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Fighting windmills? EU industrial interests and global climate negotiations


  • Urs Steiner Brandt

    () (Department of Environmental and Business Economics, University of Southern Denmark)

  • Gert Tinggaard Svendsen

    () (Department of Political Science, University of Aarhus)


Why has the EU been so eager to continue the climate negotiations? Can it be solely attributed to the EU feeling morally obliged to be the main initiator of continued progress on the climate change negotiations, or can industrial inter-ests in the EU, at least partly, explain the behaviour of the EU? We suggest that the EU has a rational economic interest in forcing the technological develop-ment of renewable energy sources to get a first-mover advantage, which will only pay if a sufficient number of countries implement sufficiently stringent GHG reductions. The Kyoto Protocol, which imposes binding reductions on 38 OECD countries, implies that, as a first-mover, the EU will be to sell the neces-sary new renewable technologies, most prominently wind mills, to other coun-tries, when they ratify and implement the Kyoto target levels. In the latest EU proposal made in Johannesburg, the EU pushed for setting a target of 15% of all energy to come from sources such as windmills, solar panels and waves by 2015. Such a target would further the EU’s interests globally, and could ex-plain, in economic terms, why the EU eagerly promotes GHG trade at a global level whereas the US has left the Kyoto agreement to save the import costs of buying the EU’s renewable systems.

Suggested Citation

  • Urs Steiner Brandt & Gert Tinggaard Svendsen, 2003. "Fighting windmills? EU industrial interests and global climate negotiations," Working Papers 37/03, University of Southern Denmark, Department of Sociology, Environmental and Business Economics.
  • Handle: RePEc:sdk:wpaper:37

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    References listed on IDEAS

    1. Brandt, Urs Steiner, 2004. "Unilateral actions, the case of international environmental problems," Resource and Energy Economics, Elsevier, vol. 26(4), pages 373-391, December.
    2. Madsen, Erik Strøjer & Jensen, Camilla & Hansen, Jørgen Drud, 2002. "Scale in Technology and Learning-by-Doing in the Windmill Industry," Working Papers 02-2, University of Aarhus, Aarhus School of Business, Department of Economics.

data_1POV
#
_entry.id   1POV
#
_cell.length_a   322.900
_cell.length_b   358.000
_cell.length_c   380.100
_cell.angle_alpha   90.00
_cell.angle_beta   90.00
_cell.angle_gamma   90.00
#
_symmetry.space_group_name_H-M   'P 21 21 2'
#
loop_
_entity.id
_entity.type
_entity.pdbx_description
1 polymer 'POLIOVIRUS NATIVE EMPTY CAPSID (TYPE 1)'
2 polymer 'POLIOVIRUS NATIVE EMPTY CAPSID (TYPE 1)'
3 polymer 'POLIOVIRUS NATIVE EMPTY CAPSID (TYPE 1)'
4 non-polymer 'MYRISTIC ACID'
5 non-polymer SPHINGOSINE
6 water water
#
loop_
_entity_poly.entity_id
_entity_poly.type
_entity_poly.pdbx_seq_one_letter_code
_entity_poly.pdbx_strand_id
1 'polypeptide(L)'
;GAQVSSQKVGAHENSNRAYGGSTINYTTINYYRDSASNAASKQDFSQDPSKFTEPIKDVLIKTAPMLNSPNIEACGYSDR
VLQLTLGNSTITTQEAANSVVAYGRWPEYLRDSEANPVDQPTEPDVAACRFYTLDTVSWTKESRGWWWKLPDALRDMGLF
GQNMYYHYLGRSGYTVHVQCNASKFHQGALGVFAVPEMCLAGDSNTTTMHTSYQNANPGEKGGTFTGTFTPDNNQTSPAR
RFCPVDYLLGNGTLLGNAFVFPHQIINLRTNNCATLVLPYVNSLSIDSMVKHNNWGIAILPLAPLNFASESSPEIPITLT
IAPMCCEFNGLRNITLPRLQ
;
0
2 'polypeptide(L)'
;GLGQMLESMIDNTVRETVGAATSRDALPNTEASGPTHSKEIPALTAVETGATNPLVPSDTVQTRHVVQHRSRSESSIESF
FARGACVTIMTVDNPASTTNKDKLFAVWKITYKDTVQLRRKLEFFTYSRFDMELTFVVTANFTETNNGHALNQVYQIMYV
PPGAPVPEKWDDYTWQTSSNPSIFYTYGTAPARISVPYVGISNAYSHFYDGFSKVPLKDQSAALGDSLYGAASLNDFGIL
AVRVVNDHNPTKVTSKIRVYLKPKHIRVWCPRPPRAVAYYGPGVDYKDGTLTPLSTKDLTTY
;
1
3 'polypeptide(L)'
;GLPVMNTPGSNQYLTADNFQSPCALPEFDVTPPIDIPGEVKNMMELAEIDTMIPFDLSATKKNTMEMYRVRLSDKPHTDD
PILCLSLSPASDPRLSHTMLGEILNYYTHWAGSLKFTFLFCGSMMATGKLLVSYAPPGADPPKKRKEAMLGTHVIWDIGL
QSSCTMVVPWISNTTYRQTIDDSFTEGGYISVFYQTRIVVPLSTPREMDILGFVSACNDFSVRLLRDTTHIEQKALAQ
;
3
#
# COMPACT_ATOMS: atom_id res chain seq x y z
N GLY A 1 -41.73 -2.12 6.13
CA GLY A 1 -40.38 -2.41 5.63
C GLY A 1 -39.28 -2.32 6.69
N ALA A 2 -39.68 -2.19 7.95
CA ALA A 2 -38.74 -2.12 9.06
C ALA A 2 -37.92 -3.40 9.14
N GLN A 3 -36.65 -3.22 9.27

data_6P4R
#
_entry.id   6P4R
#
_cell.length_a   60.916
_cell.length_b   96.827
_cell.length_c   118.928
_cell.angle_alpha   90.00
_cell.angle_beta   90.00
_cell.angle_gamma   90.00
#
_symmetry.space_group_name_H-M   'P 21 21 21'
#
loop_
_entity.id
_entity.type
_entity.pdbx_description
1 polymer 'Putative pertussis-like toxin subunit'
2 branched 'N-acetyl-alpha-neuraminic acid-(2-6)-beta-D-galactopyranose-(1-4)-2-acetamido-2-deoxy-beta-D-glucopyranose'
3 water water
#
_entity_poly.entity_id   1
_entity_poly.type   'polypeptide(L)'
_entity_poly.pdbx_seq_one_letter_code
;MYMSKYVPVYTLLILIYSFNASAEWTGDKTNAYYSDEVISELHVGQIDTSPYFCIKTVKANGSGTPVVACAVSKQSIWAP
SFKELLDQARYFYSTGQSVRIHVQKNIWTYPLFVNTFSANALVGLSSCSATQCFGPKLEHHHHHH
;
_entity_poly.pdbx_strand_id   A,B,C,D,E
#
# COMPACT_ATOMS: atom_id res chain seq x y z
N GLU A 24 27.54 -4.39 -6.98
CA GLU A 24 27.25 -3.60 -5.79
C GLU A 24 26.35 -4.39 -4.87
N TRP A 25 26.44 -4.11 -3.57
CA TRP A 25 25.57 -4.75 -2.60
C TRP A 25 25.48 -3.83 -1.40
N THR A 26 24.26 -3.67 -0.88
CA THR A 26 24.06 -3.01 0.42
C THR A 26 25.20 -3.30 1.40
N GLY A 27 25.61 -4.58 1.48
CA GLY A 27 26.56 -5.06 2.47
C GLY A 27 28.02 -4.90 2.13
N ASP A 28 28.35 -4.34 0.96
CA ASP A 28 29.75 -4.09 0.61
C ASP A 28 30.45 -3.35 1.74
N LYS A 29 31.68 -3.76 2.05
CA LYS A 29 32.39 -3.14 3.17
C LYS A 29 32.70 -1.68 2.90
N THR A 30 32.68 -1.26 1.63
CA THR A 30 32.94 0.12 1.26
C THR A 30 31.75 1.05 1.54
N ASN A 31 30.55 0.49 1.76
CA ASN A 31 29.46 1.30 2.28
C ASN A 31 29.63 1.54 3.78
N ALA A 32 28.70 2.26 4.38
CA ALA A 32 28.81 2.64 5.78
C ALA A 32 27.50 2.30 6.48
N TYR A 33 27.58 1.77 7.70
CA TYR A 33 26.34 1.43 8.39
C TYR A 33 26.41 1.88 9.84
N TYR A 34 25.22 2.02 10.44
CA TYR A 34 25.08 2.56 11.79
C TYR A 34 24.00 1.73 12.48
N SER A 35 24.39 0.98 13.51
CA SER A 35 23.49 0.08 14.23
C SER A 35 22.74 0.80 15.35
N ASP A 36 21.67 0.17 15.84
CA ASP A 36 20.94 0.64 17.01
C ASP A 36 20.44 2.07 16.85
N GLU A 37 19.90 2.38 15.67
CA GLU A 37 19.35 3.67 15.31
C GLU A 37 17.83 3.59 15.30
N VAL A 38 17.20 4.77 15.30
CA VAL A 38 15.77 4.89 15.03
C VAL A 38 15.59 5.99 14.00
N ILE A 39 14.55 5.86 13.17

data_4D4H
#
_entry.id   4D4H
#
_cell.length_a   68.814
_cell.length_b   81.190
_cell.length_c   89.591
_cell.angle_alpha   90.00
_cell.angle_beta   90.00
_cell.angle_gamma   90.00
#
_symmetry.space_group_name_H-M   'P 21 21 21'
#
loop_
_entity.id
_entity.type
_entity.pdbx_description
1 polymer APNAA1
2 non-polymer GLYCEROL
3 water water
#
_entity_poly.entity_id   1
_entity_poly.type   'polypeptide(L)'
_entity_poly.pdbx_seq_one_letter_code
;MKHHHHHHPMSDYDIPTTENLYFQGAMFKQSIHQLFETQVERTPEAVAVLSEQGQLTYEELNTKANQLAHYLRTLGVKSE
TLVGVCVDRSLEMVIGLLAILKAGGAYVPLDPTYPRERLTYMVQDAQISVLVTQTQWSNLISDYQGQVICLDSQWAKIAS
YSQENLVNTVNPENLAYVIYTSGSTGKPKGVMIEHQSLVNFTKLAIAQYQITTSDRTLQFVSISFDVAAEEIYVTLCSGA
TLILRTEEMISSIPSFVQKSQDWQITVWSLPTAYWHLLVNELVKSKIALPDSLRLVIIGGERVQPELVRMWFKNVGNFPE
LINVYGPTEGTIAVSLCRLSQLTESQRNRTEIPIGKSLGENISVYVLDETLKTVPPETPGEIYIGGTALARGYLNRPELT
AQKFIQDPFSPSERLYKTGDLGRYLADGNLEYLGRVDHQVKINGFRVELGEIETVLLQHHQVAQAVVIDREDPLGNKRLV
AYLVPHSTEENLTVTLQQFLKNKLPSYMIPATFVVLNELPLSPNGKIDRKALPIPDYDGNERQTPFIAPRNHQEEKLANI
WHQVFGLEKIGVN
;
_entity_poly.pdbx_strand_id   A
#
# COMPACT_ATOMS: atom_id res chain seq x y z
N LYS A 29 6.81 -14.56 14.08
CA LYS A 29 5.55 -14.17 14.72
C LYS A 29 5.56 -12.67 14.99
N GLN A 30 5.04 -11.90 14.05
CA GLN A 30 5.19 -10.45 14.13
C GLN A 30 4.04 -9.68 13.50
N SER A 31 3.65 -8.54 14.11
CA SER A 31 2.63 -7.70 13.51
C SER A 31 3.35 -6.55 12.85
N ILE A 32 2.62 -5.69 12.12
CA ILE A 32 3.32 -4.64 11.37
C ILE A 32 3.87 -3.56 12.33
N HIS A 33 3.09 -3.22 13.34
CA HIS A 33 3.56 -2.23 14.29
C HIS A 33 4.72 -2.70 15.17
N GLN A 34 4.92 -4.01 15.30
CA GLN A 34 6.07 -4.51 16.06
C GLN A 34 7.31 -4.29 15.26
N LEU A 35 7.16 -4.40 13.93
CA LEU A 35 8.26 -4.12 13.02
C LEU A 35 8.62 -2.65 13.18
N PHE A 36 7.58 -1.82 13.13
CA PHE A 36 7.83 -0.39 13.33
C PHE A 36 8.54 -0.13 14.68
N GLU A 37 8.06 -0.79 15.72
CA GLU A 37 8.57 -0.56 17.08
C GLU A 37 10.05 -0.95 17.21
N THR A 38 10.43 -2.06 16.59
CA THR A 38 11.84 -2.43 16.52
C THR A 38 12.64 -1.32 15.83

3. Hoel, Michael, 1991. "Global environmental problems: The effects of unilateral actions taken by one country," Journal of Environmental Economics and Management, Elsevier, vol. 20(1), pages 55-70, January.
    4. William D. Nordhaus & Joseph G. Boyer, 1999. "Requiem for Kyoto: An Economic Analysis of the Kyoto Protocol," The Energy Journal, International Association for Energy Economics, vol. 0(Special I), pages 93-130.
    5. Sandler,Todd, 1997. "Global Challenges," Cambridge Books, Cambridge University Press, number 9780521587495, March.
    6. Jørgen Hansen & Camilla Jensen & Erik Madsen, 2003. "The establishment of the danish windmill industry—Was it worthwhile?," Review of World Economics (Weltwirtschaftliches Archiv), Springer;Institut für Weltwirtschaft (Kiel Institute for the World Economy), vol. 139(2), pages 324-347, June.
    7. Urs Steiner Brandt & Gert Tinggaard Svendsen, 2001. "Hot air in Kyoto, cold air in The Hague," Working Papers 22/01, University of Southern Denmark, Department of Sociology, Environmental and Business Economics.
    8. Zhang, ZhongXiang, 2001. "An assessment of the EU proposal for ceilings on the use of Kyoto flexibility mechanisms," Ecological Economics, Elsevier, vol. 37(1), pages 53-69, April.
    9. Brandt, Urs Steiner & Svendsen, Gert Tinggaard, 2002. "Hot air in Kyoto, cold air in The Hague--the failure of global climate negotiations," Energy Policy, Elsevier, vol. 30(13), pages 1191-1199, October.
    10. Barrett, Scott, 1997. "The strategy of trade sanctions in international environmental agreements," Resource and Energy Economics, Elsevier, vol. 19(4), pages 345-361, November.
    11. Grubler, Arnulf & Nakicenovic, Nebojsa & Victor, David G., 1999. "Dynamics of energy technologies and global change," Energy Policy, Elsevier, vol. 27(5), pages 247-280, May.
    12. Barrett, Scott, 1998. "Political Economy of the Kyoto Protocol," Oxford Review of Economic Policy, Oxford University Press, vol. 14(4), pages 20-39, Winter.
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    Cited by:

    1. Wim Naudé, 2011. "Climate Change and Industrial Policy," Sustainability, MDPI, Open Access Journal, vol. 3(7), pages 1-19, July.

    More about this item


    First mover advantages; Wind mill industry; greenhouse gases; Kyoto Protocol; EU;

    JEL classification:

    • Q28 - Agricultural and Natural Resource Economics; Environmental and Ecological Economics - - Renewable Resources and Conservation - - - Government Policy
    • H2 - Public Economics - - Taxation, Subsidies, and Revenue
    • H4 - Public Economics - - Publicly Provided Goods


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